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Trump Power Plant Plan Will Significantly Increase CO2 Pollution
The new plan, as the Washington Post reported, would allow states to set their own coal emission standards or even opt-out altogether, and provides companies incentives to ensure coal plants operate longer. It's a clear contrast to the Obama plan, which was aimed at phasing out coal and transitioning to cleaner power sources to avoid dangerous climate change.
The Trump rule "is projected to release at least 12 times the amount of carbon dioxide into the atmosphere compared with the Obama rule over the next decade," the Post reported. To illustrate how different the plans are, by 2030, the Trump proposal would cut carbon dioxide emissions from 2005 levels by 0.7 to 1.5 percent, or the equivalent of taking 2.7 million to 5.3 million cars off the road. In contrast, Obama's initiative had a goal of slashing CO2 emissions around 19 percent in the same time frame, or the equivalent of taking 75 million cars off the road.
"These numbers tell the story, that they really remain committed not to do anything to address greenhouse gas emissions. They show not merely indifference to climate change, but really, opposition to doing anything about climate change," Jose Goffman, executive director of Harvard Law School's Environmental Law Program and an architect of the Obama-era policy, told the Post.
The New York Times reported Sunday that the U.S. Environmental Protection Agency's (EPA) air office head, William L. Wehrum, was key in developing the power plant plan that would surely please his corporate clients. The former industry lawyer represented a host of coal, oil, gas and chemical companies, and was a George W. Bush-era EPA official.
"They basically found the most aggressive and knowledgeable fox and said, 'Here are the keys to the hen house,'" said Bruce Buckheit, an air pollution expert and the former EPA head of air pollution enforcement for Republican and Democratic administrations, to the Times.
Meanwhile, Michelle Bloodworth, president of the American Coalition for Clean Coal Electricity, which advocates on behalf of major U.S. coal producers, said the new rules would "provide the flexibility to states to develop emissions guidelines that recognize the important role that our nation's coal fleet plays," she told Financial Times.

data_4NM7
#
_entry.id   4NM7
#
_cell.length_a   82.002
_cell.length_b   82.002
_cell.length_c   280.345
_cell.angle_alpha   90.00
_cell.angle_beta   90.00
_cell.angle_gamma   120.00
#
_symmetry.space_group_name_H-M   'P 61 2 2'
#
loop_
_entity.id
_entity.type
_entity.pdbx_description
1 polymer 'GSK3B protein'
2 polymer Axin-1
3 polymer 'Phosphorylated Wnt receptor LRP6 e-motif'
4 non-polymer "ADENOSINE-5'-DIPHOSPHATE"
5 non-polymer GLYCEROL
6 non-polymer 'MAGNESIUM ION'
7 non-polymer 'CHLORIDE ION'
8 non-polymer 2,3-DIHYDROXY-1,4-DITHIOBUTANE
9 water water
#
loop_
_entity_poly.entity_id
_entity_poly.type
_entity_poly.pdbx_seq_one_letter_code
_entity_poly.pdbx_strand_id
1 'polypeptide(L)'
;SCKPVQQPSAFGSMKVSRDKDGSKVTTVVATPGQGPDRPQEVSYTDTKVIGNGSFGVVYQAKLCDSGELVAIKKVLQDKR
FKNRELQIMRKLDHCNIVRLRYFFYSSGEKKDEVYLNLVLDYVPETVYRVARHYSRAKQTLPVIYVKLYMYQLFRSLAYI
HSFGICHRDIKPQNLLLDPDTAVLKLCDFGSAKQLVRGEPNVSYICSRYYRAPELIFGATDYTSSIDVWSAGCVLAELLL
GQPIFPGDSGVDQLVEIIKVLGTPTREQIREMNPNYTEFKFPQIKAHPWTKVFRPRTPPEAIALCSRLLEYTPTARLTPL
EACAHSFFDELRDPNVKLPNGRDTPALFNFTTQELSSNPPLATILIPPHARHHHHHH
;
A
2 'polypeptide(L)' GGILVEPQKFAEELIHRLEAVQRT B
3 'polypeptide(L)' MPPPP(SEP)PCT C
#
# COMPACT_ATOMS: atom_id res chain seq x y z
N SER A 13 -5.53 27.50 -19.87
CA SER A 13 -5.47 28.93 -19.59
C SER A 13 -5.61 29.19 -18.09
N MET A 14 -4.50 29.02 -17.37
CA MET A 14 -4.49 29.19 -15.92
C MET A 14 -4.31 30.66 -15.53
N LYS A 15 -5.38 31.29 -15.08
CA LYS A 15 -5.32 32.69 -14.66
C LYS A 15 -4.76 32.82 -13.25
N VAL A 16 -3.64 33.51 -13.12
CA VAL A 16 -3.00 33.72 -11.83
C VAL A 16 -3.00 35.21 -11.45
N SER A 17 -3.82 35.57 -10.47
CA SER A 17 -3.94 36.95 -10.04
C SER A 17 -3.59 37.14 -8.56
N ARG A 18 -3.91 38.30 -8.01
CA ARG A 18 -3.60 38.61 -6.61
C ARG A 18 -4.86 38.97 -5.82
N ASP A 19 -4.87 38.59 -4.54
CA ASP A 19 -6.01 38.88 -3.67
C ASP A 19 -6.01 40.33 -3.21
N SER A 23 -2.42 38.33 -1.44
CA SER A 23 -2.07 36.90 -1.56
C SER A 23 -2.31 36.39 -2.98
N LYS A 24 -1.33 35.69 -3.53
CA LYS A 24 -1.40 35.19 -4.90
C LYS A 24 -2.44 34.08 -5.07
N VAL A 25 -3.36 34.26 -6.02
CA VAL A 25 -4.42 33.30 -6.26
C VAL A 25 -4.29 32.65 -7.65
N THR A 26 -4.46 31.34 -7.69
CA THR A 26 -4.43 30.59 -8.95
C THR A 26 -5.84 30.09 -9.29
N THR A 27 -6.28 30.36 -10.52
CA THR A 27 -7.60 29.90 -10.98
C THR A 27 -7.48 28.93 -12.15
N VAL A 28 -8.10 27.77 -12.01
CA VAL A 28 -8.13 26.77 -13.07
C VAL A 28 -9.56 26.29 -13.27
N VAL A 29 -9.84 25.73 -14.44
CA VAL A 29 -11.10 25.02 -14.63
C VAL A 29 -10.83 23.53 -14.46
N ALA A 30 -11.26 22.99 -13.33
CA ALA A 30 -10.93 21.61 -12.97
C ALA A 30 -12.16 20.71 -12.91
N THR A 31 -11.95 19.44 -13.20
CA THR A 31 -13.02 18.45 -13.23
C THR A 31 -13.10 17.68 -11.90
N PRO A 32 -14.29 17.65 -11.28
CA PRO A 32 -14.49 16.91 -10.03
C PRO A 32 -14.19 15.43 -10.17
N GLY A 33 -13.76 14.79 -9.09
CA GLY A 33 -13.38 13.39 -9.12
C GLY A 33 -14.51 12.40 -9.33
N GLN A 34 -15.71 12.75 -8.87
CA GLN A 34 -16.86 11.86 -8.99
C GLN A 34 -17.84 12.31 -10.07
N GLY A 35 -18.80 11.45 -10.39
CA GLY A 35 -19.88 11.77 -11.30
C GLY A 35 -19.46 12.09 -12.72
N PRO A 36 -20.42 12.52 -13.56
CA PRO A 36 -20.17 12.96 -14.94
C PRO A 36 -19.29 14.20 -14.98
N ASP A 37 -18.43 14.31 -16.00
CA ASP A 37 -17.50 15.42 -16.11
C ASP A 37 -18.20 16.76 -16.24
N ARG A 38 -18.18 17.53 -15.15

The new measure, which President Trump will reportedly announce Tuesday during a visit to West Virginia, will be subject to a 60-day comment period.
At a New York fundraiser last week, Trump said that coal was an "indestructible" form of energy and once again criticized windmills, according to Newsweek. Saving the flagging coal industry and ending the so-called "war on coal" was a core component of his presidential campaign.
"Coal is indestructible. You can blow up a pipeline, you can blow up the windmills," Trump was heard saying in Utica.
- The Clean Power Plan | Union of Concerned Scientists ›
- CLEAN POWER PLAN: Trump team's wonky CO2 calculation is a ... ›
EcoWatch Daily Newsletter
By Jared Kaufman
Eating a better diet has been linked with lower levels of heart disease, stroke and type 2 diabetes. But unfortunately 821 million people — about 1 in 9 worldwide — face hunger, and roughly 2 billion people worldwide are overweight or obese, according to the U.N. World Health Organization. In addition, food insecurity is associated with even higher health care costs in the U.S., particularly among older people. To help direct worldwide focus toward solving these issues, the U.N. Sustainable Development Goals call for the elimination of hunger, food insecurity and undernutrition by 2030.
mevans / E+ / Getty Images
Calls for Radical Climate Action Grow Louder as NOAA Reports Last Month Was Hottest June Ever Recorded
By Jessica Corbett
As meteorologists warned Thursday that temperatures above 100°F are expected to impact two-thirds of the country this weekend, U.S. government scientists revealed that last month was the hottest June ever recorded — bolstering calls for radical global action on the climate emergency.
By John R. Platt
For years now conservationists have warned that many of Madagascar's iconic lemur species face the risk of extinction due to rampant deforestation, the illegal pet trade and the emerging market for the primates' meat.
Yes, people eat lemurs, and the reasons they do aren't exactly what we might expect.